Almost every day, I was scheduled for group exercises and trainings on the bike.  During my stay, it seemed, I did not improve very much. To climb up flights of stairs was still quite impossible up until the time I was released from this clinic and even for some time thereafter.

I had a hard time trying to find out how many of certain exercises I could safely do without endangering the wound to my chest and what kind of physical strain my aorta and heart could take without my heart rate and blood pressure rising above the limit considered safe in my case. So, I did not really improve my muscle tone.

I was concerned about every little twitch in my chest and worried about its cause. The pain and general feeling when stretching my upper torso were so different from what I had ever known. In the beginning even turning my head hurt in my chest. I was not sure how far I could turn without the danger of ripping the wound open again. Of course, this feeling changed gradually when the pain became less.  I felt a little safer as soon as the skin tissue of my chest had closed from the outside and I did not need the bandage any longer. This was also the time when I was allowed to take showers again and to wash my hair under the shower. What a wonderful improvement that was, however exhausting and tiring.  It took more weeks until I could effectively raise my arms and brush and blow-dry my hair.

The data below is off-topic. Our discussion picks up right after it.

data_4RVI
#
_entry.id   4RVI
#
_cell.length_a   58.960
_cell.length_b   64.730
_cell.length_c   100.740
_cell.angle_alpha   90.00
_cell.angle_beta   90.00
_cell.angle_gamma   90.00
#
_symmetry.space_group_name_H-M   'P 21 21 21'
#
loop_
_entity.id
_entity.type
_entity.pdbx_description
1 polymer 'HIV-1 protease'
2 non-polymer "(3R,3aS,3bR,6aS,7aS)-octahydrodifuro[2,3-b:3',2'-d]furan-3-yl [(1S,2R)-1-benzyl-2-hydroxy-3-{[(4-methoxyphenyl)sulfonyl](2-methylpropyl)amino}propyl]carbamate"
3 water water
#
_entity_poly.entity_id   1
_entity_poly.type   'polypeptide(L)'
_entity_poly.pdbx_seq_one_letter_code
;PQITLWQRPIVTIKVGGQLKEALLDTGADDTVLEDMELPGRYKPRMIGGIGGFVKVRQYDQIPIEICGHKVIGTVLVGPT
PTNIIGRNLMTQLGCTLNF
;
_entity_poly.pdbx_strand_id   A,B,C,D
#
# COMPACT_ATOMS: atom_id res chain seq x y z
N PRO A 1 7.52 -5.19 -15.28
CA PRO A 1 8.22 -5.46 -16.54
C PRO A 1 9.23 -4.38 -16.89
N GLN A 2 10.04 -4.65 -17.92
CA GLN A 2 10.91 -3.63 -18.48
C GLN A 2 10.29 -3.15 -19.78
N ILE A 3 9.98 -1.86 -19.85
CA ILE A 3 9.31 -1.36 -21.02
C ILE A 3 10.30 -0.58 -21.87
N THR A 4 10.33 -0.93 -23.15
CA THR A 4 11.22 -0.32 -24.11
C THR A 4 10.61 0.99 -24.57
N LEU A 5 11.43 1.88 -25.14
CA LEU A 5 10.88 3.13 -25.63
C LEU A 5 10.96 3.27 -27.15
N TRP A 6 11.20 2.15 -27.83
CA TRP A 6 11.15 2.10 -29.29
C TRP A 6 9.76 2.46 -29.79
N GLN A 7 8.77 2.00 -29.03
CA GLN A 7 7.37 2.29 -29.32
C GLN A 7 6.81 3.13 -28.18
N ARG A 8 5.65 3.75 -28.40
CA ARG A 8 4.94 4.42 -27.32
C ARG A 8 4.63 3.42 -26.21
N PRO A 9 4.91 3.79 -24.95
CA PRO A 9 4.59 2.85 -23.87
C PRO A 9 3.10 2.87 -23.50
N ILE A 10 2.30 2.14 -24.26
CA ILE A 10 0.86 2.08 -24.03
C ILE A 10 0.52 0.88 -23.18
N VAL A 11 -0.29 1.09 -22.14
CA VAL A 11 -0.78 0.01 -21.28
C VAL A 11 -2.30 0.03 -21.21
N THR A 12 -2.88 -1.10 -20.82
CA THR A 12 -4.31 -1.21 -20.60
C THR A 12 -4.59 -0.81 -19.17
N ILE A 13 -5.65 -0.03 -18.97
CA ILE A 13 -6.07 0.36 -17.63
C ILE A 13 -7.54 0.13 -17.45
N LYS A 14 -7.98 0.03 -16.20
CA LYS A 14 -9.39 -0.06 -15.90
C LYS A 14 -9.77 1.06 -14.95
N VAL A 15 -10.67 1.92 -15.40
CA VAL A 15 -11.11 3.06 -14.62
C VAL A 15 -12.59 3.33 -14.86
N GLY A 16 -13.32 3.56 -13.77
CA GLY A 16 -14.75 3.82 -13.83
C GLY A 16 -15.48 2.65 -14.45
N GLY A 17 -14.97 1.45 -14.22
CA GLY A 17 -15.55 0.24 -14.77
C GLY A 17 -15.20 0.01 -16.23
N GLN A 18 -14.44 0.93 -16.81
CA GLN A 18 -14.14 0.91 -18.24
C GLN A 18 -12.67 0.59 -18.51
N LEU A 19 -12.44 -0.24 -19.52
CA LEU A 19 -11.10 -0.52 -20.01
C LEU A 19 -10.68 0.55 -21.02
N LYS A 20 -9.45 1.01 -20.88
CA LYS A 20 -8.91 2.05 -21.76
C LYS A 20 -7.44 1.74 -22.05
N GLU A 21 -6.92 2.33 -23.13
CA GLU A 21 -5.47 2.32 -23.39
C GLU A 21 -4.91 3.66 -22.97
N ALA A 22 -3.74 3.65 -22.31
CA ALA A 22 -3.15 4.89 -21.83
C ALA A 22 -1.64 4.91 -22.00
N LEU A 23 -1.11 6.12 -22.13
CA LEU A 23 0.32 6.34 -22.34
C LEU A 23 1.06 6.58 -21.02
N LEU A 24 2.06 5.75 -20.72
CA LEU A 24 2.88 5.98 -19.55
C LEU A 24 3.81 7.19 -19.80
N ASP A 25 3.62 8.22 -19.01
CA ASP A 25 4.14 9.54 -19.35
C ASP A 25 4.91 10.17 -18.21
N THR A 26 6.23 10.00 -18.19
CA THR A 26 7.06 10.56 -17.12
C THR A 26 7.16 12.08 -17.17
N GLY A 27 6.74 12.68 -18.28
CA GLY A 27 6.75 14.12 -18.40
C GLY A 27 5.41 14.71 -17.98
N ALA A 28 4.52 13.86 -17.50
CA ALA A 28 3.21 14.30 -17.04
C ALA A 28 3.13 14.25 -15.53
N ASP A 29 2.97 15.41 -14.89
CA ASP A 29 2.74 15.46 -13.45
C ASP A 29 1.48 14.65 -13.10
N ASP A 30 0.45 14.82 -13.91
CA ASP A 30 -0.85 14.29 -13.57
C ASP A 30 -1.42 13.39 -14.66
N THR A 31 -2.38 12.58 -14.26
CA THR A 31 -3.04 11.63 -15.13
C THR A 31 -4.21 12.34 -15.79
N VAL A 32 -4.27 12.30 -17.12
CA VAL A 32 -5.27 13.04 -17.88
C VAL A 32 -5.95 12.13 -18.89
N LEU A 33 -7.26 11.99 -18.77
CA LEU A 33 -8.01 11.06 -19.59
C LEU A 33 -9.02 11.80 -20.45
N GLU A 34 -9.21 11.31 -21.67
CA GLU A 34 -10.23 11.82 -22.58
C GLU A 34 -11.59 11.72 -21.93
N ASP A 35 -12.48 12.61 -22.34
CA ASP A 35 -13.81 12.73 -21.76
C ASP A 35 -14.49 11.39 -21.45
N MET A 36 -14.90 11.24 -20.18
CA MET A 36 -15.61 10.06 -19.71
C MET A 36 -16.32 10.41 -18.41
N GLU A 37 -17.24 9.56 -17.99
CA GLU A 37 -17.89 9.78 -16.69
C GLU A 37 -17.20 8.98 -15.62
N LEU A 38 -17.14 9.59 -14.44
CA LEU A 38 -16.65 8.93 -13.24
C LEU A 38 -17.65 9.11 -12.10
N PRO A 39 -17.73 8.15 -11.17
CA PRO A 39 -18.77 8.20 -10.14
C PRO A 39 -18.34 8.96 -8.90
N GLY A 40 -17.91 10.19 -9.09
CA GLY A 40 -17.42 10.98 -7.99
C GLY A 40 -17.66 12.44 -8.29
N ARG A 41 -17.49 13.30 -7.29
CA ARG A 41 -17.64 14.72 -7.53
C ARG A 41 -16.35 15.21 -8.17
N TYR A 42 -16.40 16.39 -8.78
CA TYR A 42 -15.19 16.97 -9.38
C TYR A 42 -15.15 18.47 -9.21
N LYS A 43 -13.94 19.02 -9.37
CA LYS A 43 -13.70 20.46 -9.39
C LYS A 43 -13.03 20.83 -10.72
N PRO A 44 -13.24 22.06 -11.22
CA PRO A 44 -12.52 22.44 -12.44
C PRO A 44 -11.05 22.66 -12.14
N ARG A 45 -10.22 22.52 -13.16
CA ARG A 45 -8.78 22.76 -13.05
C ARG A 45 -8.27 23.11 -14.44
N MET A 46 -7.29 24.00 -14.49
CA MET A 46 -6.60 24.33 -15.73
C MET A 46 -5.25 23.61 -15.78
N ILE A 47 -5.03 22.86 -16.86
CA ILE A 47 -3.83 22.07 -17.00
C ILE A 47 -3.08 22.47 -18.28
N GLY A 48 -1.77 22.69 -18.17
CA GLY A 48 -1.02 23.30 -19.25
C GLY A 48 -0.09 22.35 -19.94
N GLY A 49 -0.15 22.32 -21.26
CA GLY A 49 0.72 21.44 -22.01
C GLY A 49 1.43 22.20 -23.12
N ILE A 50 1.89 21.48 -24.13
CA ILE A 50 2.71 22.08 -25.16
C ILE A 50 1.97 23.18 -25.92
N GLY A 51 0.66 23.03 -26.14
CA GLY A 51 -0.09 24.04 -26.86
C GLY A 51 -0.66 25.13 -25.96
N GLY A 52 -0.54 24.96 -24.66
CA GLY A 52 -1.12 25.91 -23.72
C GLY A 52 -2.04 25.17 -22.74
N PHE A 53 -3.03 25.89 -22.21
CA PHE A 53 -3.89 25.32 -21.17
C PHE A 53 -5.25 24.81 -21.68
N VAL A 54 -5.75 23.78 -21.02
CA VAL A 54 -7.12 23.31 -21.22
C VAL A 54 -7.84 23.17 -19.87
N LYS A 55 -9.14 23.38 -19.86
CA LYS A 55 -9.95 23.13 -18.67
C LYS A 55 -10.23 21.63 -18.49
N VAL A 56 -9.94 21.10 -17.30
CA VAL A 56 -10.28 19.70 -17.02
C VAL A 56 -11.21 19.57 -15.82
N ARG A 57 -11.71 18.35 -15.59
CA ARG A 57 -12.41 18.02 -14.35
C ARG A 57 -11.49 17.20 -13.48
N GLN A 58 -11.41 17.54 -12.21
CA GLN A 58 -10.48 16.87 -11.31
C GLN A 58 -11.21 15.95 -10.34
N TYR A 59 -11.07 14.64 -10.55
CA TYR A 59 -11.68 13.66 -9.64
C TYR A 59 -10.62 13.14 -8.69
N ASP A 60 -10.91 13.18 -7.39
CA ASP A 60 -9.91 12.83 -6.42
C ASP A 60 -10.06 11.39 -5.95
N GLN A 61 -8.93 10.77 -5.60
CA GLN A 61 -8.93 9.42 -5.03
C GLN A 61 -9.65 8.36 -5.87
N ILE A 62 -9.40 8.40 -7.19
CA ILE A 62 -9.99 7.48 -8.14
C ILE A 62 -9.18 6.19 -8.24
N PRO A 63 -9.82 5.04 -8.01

Up in the Swiss mountains where the rehabilitation clinic is located, it was very cold and we had a lot of snow while I was there. While visitors and other patients marvelled at the scenery and enjoyed the snow and mountains, I was not in that state yet.

Gabriela Kluge – from rehabilitation clinic window recovering from acute ascending aorta dissection

I was constantly too exhausted or my blood pressure was either too low or too high to be able to enjoy it. Although the house was heated nicely, I always felt too cold. My body needed extra time to adjust its inner temperature. Therefore, I did not like the prescribed daily group walks outside. I was cold, very slow and needed frequent breaks. After each walk outside, I always needed a long time to warm up again.

Who am I now?

While mostly passive, without much thought about anything, I still sometimes asked myself, how, after what happened, could I ever re-identify with myself again? After this ordeal I was not sure, I would ever be the fit and healthy person again. I was sure, and the doctors confirmed, that I would from now on always have to take medication and be dependent on them to keep me out of the danger zone of either a too high blood pressure or any other condition to endanger my aorta and heart. This was extremely frightening to me. I was truly struggling with this new perspective. I had completely lost my former self and it would never come back.

I thought, I could perhaps try to become the “old” Gabriela again, just with certain flaws and limitations that I needed to learn to accept. But I was extremely doubtful that this would be the right thing to do and that there had been a reason why this had happened to me and why I had been allowed to survive.